Movie Review: Riddick

Movie Review: Riddick

Who is the modern man's hero

By Mark HadleyWednesday 18 Sep 2013MoviesReading Time: 4 minutes

First there was Pitch Black, a small-budget 2000 film that took everyone by surprise. Then in 2004 The Chronicles of Riddick arrived packing serious star-power like Judi Dench and Karl Urban. Now, nine years on, Vin Diesel is back as the iconic anti-hero from outer space, and neither his deadly skills nor his worldview have been affected by the wait.

Riddick picks up some time after the notorious killer Richard B. Riddick has taken on the role of Lord Marshall in the Necromonger Empire. However his determination not to conform to these conquerors’ culture leaves him vulnerable to Vaardo the usurper. Riddick finds himself marooned on a desert planet where he has to rediscover his inner-animal to survive:

“Somehow I got sloppy. Worse, I got civilized. So now I’ve go to zero the clock. Find my edge again.”

The Riddick that emerges from this predator-infested trial is the opportunistic killer male audiences and gamers have come to admire. So when bounty hunters come calling to collect the huge reward attached to Riddick’s name, there won’t be many viewers in doubt of the outcome. But in an age where people pride themselves on the shininess of their mobile phones, why does a character like Riddick still have appeal?

Riddick Vin Diesel

Straight out, Riddick is the archetypical warrior figure many men aspire to be. He’s intelligent, indomitable, unconcerned about society’s niceties and living a life that’s stripped back to the bare basics: winner takes all. That might sound overly simplistic but my guess is there’s a fair percentage of men, hemmed in by the daily rat race and confused by an increasingly metro-sexual society, who will admire his example. Men have always appreciated the ‘man’s man’ – the Bible record’s Isaac having a hard time understanding why God might choose stay-at-home Jacob over his burly son Esau. In part it’s because the male heart aches to be the reliable leader and provider God has designed. In fact it’s worth noticing that as ‘bad’ as Riddick might be he never slips into amorality.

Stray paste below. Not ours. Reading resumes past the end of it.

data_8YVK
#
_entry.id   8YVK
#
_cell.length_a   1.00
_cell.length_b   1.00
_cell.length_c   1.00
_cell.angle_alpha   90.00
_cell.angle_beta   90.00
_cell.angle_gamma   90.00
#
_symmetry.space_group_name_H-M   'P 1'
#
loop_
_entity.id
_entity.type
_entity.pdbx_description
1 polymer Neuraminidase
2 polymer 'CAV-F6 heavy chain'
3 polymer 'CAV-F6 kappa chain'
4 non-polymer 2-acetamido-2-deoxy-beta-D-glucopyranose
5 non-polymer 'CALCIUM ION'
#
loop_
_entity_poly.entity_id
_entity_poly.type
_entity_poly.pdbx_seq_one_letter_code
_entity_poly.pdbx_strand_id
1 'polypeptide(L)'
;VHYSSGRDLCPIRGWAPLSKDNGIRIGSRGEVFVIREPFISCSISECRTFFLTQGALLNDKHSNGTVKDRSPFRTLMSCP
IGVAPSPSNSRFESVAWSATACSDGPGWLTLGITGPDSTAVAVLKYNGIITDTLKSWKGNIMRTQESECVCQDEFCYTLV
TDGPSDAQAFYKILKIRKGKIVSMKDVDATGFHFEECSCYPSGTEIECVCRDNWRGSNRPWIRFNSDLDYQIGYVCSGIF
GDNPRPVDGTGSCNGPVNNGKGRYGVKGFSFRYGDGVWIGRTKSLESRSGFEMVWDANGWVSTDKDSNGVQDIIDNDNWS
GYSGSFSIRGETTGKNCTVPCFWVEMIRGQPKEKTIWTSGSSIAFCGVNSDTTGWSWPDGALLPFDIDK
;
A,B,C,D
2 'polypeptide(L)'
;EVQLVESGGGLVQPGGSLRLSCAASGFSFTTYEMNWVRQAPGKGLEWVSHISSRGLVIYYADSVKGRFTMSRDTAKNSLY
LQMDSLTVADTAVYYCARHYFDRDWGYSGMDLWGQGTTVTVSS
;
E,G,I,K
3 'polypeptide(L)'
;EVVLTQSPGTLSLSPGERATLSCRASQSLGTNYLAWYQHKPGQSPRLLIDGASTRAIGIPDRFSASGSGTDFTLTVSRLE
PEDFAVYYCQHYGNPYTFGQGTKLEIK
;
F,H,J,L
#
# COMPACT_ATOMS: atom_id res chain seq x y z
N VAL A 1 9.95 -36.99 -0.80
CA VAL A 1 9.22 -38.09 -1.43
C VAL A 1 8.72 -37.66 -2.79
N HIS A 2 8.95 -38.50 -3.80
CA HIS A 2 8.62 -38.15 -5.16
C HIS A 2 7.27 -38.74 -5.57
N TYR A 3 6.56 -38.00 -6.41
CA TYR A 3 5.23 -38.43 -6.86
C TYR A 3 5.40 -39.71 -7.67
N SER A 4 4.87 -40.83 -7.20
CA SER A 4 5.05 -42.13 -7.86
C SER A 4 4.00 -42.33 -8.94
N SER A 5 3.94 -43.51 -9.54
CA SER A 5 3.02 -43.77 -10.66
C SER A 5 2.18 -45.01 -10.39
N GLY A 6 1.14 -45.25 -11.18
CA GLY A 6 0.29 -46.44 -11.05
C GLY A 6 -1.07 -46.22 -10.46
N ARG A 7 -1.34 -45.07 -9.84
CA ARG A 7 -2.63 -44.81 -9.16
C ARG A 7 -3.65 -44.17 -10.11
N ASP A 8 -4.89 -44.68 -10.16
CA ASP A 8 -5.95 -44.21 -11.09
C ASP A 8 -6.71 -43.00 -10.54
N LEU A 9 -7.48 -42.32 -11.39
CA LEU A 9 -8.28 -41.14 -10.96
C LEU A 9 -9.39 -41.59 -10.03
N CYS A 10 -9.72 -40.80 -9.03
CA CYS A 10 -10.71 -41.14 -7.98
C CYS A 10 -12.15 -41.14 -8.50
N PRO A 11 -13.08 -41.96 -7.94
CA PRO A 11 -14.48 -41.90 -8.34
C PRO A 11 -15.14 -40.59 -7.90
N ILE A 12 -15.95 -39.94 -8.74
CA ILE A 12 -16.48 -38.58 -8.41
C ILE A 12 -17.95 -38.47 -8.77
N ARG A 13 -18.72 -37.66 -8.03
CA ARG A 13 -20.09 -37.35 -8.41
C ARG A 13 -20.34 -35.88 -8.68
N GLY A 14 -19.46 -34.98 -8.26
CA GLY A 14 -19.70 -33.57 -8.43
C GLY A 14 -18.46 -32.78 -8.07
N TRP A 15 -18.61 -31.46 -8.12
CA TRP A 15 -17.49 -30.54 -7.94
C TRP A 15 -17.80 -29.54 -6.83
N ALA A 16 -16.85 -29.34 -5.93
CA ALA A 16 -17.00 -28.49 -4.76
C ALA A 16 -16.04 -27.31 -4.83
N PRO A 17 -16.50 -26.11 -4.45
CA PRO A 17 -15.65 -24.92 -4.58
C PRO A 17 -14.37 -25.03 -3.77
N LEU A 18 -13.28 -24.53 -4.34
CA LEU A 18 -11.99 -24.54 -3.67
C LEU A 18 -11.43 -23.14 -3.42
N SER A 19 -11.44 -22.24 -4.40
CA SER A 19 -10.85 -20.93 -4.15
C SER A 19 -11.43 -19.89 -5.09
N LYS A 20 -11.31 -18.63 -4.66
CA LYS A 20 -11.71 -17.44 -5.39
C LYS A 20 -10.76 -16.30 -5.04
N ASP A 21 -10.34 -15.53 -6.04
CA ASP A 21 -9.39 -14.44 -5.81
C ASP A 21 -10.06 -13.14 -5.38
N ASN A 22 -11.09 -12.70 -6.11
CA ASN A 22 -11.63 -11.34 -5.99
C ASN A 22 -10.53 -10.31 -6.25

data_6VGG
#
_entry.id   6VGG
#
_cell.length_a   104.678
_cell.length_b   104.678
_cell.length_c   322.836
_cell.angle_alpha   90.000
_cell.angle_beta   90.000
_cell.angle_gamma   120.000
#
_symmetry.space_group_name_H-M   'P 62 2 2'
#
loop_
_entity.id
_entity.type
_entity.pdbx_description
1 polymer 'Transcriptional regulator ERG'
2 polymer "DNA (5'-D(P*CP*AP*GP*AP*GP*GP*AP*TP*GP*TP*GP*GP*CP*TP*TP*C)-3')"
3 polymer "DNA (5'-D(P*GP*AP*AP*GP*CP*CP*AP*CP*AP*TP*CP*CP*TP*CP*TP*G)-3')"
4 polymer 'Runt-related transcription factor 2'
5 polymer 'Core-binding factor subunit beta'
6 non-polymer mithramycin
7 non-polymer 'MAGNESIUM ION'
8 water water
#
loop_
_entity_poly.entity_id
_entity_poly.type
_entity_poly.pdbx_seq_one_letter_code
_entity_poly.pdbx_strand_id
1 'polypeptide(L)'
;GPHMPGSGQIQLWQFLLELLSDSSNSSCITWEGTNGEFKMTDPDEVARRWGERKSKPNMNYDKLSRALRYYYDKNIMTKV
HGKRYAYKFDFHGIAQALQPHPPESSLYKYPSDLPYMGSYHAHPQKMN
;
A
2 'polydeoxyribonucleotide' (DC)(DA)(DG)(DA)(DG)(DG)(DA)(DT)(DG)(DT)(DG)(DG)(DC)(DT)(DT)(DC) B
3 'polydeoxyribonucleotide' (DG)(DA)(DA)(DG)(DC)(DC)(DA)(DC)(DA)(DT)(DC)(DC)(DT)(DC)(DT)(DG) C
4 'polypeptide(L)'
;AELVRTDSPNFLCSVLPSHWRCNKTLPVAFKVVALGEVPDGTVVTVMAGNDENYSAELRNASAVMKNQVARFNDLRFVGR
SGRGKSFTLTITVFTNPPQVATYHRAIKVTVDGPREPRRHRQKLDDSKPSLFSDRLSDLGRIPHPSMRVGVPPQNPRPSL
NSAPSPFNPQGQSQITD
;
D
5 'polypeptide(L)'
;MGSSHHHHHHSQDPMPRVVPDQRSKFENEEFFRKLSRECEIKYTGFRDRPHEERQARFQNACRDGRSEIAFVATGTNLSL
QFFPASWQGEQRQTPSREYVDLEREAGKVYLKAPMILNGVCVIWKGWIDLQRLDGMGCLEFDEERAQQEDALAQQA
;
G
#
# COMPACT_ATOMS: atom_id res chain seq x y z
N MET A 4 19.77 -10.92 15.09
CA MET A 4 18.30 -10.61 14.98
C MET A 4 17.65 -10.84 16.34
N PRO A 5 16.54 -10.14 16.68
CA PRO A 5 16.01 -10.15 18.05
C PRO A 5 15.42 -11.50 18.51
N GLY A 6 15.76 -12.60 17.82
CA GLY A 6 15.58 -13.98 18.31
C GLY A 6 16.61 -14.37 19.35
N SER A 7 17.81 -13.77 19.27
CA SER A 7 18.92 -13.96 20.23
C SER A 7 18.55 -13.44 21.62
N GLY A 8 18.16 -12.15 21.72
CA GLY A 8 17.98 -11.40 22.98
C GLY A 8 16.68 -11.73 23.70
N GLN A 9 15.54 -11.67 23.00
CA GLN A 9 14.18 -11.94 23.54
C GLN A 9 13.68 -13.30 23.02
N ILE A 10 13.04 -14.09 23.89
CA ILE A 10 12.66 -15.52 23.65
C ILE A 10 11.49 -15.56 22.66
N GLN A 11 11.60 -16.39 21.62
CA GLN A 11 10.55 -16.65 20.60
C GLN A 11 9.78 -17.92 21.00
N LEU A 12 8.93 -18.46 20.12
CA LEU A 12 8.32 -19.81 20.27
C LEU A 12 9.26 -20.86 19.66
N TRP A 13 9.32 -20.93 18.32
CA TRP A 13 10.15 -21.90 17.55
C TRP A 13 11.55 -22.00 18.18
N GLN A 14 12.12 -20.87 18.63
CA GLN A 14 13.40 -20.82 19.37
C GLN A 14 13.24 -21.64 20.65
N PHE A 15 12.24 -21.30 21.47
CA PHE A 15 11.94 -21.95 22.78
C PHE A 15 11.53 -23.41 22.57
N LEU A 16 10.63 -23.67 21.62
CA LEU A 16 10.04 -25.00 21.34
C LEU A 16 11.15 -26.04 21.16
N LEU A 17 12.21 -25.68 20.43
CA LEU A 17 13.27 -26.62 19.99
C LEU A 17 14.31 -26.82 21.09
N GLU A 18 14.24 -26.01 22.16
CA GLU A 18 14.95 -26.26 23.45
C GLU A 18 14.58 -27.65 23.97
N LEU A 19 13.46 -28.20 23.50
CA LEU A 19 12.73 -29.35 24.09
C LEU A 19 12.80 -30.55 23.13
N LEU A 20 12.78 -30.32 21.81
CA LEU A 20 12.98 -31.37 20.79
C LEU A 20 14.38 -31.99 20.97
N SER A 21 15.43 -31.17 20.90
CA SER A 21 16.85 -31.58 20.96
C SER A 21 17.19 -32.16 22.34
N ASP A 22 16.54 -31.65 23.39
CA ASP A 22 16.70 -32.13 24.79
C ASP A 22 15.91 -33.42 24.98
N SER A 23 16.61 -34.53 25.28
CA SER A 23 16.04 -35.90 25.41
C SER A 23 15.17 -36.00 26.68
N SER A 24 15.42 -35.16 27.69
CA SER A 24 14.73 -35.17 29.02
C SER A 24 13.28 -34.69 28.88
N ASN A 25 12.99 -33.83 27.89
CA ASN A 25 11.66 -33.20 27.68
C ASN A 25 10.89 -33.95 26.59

Riddick persists in painting the hero as a character well aware of right and wrong. Riddick might dispatch his enemies with brutal efficiency but it’s always a them-or-me situation, and he persists in looking out for those characters who’ve done nothing to deserve his distrust. In Pitch Black and Chronicles it was the girl Jack; in Riddick it’s the fledgling bounty hunter Luna. But like Esau, Riddick sees no reason to let God get too mixed up in his life. When the Bible-carrying young man starts praying through Psalm 19 and suggests ‘the Good Lord’ might be saying it’s time they left this planet, Riddick sets him straight:

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“Kid, leave God out of this. He wants no part in what happens next.”

This isn’t delivered with any hint of heavy-heartedness,as though Riddick recognized God had no part in bringing about the mess they’re in – quite the opposite. If there is a God Riddick sees him as far too distant to care or too weak to be of any use. Best leave Him alone and trust that He’ll return the favour. Riddick might draw his concept of right and wrong from some source that constrains even his brutality, but when it comes to getting things done you only have yourself to rely on.

Of course the problem with this sort of virile, red-blooded independence is that it overlooks the obvious. Neither Riddick nor any other man that’s lived can, however big their biceps, claim responsibility for their successes. Our lives are directed by factors beyond our control – Riddick’s lucky enough to find a distress beacon just when he needs it – and those that we can influence, like our intelligence or strength, rely on the bodies we were given at birth.

We were ushered into the amazing structures we inhabit without any input from ourselves and we’ll be evicted without so much as a moment’s notice. In one sense the strongest men should be the most humble, realizing they’re working with someone else’s tools. But however content Riddick appears, he’s actually engaged in a spiritual battle. Right back in Pitch Black we learn what really upsets him about God. Sure, his Creator has given him great endurance, just not the control Riddick wants:

“Think someone could spend half their life in a slam with a horse bit in their mouth and not believe? Think he could start out in some liquor store trash bin with an umbilical cord wrapped around his neck and not believe? Got it all wrong, holy man. I absolutely believe in God… and I absolutely hate the [expletive].”

Rating: MA 15+
Distributor: Roadshow
Release Date: September 12